A life under canvas has the whiff of romance, the smell of wood smoke, a sunset over the rolling hills and a crystal clear lake. Indeed, it can be just like that, but without the right gear and basic essentials that weekend getaway to nature will feel more like a 48-hour Tough Mudder.
Broadly the top tip has to be not going cheap - the popup festival tent, the budget anorak and the poundshop torch are the stuff of which misery, sleeping in the toilet block and hypothermia are made.
Especially if your destination is anywhere in Europe, and even more so with the beauty spots of the UK, it’s odds on that Weather (with a capital W) will happen, and fairly energetically at that.
As with all outdoor gear, picking the right gear for your main usage is vital - campsite camping in Kent and wild camping in the Black Mountains need very different toolkits, so don’t go kidding yourself otherwise - and if in doubt, remember the mantra: ‘light is right’...
Under canvas - Tents
Obviously, the most important bit of camping equipment you’ll have, a good tent is a friend for life. Perhaps also obviously, pick one that suits your planned use - enormous steel framed marquees are great for family car camping, useless on the hill, and the same goes in reverse for a geodesic mountain tent.
Overall though, a 2-3 man mountain or ‘backpacking’ tent will see you right in the vast majority of situations, and can be priced to suit any budget, from a wallet-friendly sub£100 to the best part of a grand.
For a full rundown of the best tents for every occasion check out T3's guide to the best tents, or place your bets on the Terra Nova Quasar (opens in new tab) or Big AgnesFly Creek UL 3 (opens in new tab), either of which will keep you safely under canvas in the worst of UK weather.
Staying warm - Sleeping bags
Sleeping bag choice is another contentions area in camping, should you go synthetic, down, and what temperature rating? Well, the full tale of the best sleeping bag is here, but in short, don’t cut corners. Those discount supermarket sleeping bags will be fine for car-camping beside a pub in summer, but anything more extreme will land you cold and miserable.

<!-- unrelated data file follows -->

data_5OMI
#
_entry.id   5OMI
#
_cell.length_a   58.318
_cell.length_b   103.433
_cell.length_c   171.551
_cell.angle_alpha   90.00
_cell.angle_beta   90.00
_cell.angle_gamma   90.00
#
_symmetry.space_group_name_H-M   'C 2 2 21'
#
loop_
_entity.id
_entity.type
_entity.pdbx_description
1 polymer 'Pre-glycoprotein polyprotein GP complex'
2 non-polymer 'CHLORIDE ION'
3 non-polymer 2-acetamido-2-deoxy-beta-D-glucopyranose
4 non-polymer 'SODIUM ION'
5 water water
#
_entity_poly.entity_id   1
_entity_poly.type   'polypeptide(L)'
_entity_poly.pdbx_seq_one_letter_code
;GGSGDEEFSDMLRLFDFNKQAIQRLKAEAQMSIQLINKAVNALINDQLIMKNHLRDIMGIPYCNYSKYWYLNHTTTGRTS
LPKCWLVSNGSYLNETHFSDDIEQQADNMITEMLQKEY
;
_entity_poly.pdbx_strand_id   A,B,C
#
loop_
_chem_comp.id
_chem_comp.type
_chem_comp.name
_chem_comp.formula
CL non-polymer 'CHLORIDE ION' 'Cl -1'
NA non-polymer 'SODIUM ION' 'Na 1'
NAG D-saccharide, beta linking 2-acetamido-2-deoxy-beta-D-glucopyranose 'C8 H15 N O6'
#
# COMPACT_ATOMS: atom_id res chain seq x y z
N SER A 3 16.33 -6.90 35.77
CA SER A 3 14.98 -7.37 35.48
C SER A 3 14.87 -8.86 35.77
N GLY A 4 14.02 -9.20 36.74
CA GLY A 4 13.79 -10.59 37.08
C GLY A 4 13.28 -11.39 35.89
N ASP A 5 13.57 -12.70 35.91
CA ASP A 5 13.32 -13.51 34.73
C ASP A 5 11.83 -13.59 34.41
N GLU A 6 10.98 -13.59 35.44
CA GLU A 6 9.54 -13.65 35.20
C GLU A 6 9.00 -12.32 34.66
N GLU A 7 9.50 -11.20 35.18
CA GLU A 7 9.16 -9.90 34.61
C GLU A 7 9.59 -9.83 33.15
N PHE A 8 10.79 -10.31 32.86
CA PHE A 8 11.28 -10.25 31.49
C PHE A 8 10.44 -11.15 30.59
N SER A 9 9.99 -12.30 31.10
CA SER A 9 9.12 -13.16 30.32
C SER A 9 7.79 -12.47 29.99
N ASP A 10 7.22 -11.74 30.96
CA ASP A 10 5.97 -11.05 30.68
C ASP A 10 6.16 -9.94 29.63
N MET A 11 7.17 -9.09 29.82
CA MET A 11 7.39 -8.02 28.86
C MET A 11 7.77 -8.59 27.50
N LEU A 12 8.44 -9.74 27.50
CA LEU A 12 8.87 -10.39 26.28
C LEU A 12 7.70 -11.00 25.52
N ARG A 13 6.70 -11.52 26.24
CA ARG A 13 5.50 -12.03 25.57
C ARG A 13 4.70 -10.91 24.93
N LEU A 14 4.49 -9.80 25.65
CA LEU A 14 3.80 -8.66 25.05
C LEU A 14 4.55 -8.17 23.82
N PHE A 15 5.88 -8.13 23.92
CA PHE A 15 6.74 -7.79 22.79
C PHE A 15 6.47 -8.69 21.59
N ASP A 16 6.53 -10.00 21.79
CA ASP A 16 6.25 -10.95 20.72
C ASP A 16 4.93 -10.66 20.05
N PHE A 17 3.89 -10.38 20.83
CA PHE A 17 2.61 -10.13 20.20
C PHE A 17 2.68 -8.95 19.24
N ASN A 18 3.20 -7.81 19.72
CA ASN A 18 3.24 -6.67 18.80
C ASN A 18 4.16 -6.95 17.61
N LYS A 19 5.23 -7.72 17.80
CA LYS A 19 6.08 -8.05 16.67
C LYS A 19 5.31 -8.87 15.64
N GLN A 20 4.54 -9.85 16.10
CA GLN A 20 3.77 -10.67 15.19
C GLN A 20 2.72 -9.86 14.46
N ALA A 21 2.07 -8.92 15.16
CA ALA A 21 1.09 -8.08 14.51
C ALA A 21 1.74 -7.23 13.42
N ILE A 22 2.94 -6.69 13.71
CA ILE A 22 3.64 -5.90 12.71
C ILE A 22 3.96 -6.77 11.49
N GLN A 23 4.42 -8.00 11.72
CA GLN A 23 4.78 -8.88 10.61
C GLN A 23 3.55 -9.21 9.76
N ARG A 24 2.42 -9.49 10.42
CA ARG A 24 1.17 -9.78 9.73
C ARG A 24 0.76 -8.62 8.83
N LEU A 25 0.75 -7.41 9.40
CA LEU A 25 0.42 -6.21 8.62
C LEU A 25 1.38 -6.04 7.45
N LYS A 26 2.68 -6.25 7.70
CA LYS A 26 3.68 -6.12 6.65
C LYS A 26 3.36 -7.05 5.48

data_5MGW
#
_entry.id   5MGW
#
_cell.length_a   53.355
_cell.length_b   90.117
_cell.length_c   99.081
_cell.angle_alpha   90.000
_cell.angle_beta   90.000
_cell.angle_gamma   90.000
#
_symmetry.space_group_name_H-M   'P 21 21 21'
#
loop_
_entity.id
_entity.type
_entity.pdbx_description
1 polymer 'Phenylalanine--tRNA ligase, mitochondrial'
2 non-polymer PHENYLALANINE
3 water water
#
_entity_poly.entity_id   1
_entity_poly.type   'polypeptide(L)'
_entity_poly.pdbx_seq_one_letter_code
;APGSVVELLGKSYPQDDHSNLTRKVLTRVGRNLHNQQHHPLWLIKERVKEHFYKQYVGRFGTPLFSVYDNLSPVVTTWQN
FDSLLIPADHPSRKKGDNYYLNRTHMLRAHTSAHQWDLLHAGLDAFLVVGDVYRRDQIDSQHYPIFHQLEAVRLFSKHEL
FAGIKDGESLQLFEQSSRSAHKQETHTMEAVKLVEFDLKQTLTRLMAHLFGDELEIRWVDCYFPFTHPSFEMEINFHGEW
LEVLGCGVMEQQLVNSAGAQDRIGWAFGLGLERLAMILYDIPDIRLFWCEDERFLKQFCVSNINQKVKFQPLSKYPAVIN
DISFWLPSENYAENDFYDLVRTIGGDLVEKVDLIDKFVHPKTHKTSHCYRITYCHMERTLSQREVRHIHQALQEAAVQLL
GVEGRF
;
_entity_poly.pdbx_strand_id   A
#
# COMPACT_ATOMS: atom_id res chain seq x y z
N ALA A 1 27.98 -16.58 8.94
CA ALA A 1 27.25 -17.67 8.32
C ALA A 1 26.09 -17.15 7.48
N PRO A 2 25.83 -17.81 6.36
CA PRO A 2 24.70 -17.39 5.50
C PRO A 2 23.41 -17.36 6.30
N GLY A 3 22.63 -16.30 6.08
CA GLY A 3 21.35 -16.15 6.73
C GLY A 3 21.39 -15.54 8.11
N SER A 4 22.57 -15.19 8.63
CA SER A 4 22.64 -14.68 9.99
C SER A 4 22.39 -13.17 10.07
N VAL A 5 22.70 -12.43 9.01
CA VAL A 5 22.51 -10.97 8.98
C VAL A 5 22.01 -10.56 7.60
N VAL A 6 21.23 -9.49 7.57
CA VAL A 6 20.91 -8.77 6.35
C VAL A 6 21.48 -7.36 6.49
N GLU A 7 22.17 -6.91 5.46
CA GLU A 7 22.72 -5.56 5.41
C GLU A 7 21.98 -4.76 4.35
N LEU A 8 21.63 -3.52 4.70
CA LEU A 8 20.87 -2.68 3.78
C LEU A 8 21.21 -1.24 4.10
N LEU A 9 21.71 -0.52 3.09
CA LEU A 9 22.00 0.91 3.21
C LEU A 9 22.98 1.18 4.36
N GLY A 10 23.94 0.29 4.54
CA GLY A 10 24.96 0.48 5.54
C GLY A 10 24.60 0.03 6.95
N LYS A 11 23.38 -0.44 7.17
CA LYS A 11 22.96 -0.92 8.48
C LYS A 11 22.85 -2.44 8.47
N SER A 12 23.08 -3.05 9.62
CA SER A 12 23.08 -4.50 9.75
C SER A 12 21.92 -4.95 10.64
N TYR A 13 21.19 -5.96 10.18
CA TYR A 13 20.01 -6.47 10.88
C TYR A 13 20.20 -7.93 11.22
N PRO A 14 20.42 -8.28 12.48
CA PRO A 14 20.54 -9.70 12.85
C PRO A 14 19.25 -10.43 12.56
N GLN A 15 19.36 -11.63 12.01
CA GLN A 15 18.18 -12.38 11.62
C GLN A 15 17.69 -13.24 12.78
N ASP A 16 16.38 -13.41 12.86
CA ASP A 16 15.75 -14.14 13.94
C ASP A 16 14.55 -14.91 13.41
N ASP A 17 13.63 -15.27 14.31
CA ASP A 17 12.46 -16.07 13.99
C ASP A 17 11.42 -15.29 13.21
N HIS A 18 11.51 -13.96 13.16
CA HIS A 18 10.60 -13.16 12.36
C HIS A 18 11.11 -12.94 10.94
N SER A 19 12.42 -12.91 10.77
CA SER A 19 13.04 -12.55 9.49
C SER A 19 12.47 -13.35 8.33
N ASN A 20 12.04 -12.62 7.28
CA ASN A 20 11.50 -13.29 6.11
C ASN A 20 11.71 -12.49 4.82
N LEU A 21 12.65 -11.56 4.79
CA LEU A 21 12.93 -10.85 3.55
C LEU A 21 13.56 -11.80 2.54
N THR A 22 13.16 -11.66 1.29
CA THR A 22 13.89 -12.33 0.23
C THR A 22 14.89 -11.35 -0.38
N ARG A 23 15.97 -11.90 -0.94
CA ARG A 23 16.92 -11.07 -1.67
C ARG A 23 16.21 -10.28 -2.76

For casual summer outings a relatively lightweight synthetic bag will be the best all-round choice, as it will shrug off light showers, spilled drinks and general carelessness with ease. However, if you’ve a hankering for outdoor life in early spring or late autumn then spring for a proper 4 season bag, as you’re going to need to learn how to sleep in down bags by not getting them wet in summer, before trying it for real in winter.
- Make sure you read our guide to the best sleeping bag
Made for walking - Boots
Decent walking boots are the professional’s choice, and even with the bewildering number on the market, picking a winning pair is a simple task - choose the ones that fit best.
For summer walking, lighter synthetic boots will be more comfortable, while 3-4 season boots will be heavier, stiffer and potentially offer crampon attachment points. Fitting the more flexible summer boots can be an easier process, and innovations like the bespoke-thermo formed Tecnica Forge make finding that essential comfort fit even easier.